Some film and television soundtracks lurk in the background; others seem almost seamlessly integrated with the world being depicted, practically inextricable from the setting and the narrative. That Guðnadóttir’s score for HBO’s Chernobyl is an example of the latter has a lot to do with how she made it. Before she began composing, she and a producer traveled to the site of the 1986 nuclear disaster, in what was then the Ukranian Soviet Socialist Republic. They donned protective gear and made field recordings on site, in the effort to let the doomed power plant “be a voice in itself,” she told The Guardian. “I wanted to understand the feeling of what must have gone through people’s head as they were trying to navigate through that disaster.” Back in her Berlin studio, she folded ambient crackle and hum into one of her most abstracted pieces to date, using seesawing cello to ramp up the tension while industrial throb suggests the deadly meltdown and its devastating aftermath.
Hildur Guðnadóttir – Joker OST (2019)
The patience of Guðnadóttir’s playing is so compelling, it managed to influence the very pacing of Todd Phillips’ Joker. No small thing, for a classical cellist to play such a major role in redirecting the energy of a Hollywood franchise, particularly one that was for years rendered in comparatively exaggerated, cartoonish tones. Before Phillips even began filming, Guðnadóttir was at work on her score, composing directly from the script. An unusual creative rhythm developed: She would send early demos to Phillips, who would play them on set. For one pivotal scene, the director and Joaquin Phoenix cued up one of her recordings for inspiration, and Phoenix proceeded to improvise a strange, moving dance in dialog with her sl0w-moving melodies; this bathroom dance scene has been celebrated as one of the key moments of the film.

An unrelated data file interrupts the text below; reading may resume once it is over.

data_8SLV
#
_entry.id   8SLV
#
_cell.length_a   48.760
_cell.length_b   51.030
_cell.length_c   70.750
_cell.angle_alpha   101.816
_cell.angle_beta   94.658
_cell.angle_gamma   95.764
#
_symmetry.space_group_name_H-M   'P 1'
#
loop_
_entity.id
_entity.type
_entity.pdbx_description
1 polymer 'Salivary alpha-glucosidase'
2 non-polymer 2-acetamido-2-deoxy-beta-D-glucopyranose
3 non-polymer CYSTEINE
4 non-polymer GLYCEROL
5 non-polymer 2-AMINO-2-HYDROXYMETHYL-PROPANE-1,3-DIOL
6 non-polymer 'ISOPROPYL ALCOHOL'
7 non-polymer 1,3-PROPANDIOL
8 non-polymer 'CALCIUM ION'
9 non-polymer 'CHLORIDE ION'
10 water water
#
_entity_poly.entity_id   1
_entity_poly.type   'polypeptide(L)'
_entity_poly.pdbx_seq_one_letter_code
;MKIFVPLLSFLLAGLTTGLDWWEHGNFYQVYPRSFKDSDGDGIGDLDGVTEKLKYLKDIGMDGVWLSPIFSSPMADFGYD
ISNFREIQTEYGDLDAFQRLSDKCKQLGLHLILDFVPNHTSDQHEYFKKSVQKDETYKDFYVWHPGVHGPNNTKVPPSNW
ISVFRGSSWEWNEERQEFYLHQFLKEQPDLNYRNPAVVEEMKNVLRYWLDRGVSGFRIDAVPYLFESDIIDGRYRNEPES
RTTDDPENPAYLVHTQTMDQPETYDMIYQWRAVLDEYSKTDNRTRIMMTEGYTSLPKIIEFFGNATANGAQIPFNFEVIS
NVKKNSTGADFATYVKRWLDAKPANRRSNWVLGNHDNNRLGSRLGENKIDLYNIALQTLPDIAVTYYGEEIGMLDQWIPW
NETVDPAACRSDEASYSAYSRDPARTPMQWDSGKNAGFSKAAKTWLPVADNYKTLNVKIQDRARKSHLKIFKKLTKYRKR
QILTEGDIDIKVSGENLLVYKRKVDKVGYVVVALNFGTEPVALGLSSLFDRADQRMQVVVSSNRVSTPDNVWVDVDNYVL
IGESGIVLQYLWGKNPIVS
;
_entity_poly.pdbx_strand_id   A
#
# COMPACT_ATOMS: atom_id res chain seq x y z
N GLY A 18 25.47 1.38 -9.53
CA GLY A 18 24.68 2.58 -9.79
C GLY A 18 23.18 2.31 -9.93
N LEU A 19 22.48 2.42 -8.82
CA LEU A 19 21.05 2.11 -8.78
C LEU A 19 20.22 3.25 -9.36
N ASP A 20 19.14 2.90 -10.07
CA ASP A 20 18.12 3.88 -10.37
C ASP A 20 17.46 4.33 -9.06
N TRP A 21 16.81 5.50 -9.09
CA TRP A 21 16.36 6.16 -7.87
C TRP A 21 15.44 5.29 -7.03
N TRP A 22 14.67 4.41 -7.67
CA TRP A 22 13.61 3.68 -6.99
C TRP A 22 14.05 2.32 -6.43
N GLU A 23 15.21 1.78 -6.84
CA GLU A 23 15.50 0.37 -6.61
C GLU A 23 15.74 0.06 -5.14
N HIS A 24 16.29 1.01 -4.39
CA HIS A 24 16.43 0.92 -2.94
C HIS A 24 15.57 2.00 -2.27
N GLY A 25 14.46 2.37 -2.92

What might be most striking about her score is how much empathy she brings to Phoenix’s character, Arthur Bleck. It would be comparatively easy for an experienced composer to flesh out Phillips’ grim, dimly lit world with more dread, more menace, more debasement. But there is an uncommon tenderness to even the most unsettling moments of her score, a kind of wounded grace.
Hildur Guðnadóttir – “Fólk fær andlit” (2020)
Like many European countries, Iceland has struggled to respond to the refugee crisis. In 2015, a group of Albanian refugees (children included) was taken from their homes in the dead of night and deported from Iceland. “It was deeply distressing to watch the series of events unfold,” says Guðnadóttir; “how people divided into two separate oppositions, for or against people.” “Fólk fær andlit” released in late January, is her response: a heartbreakingly beautiful choral piece in which her multi-tracked vocals swell above a simple pedal tone. The title translates as “People Get Faces”; it is, in essence, a requiem—timeless in sound, yet mournfully contemporary in its subject matter.
Originally Appeared on Pitchfork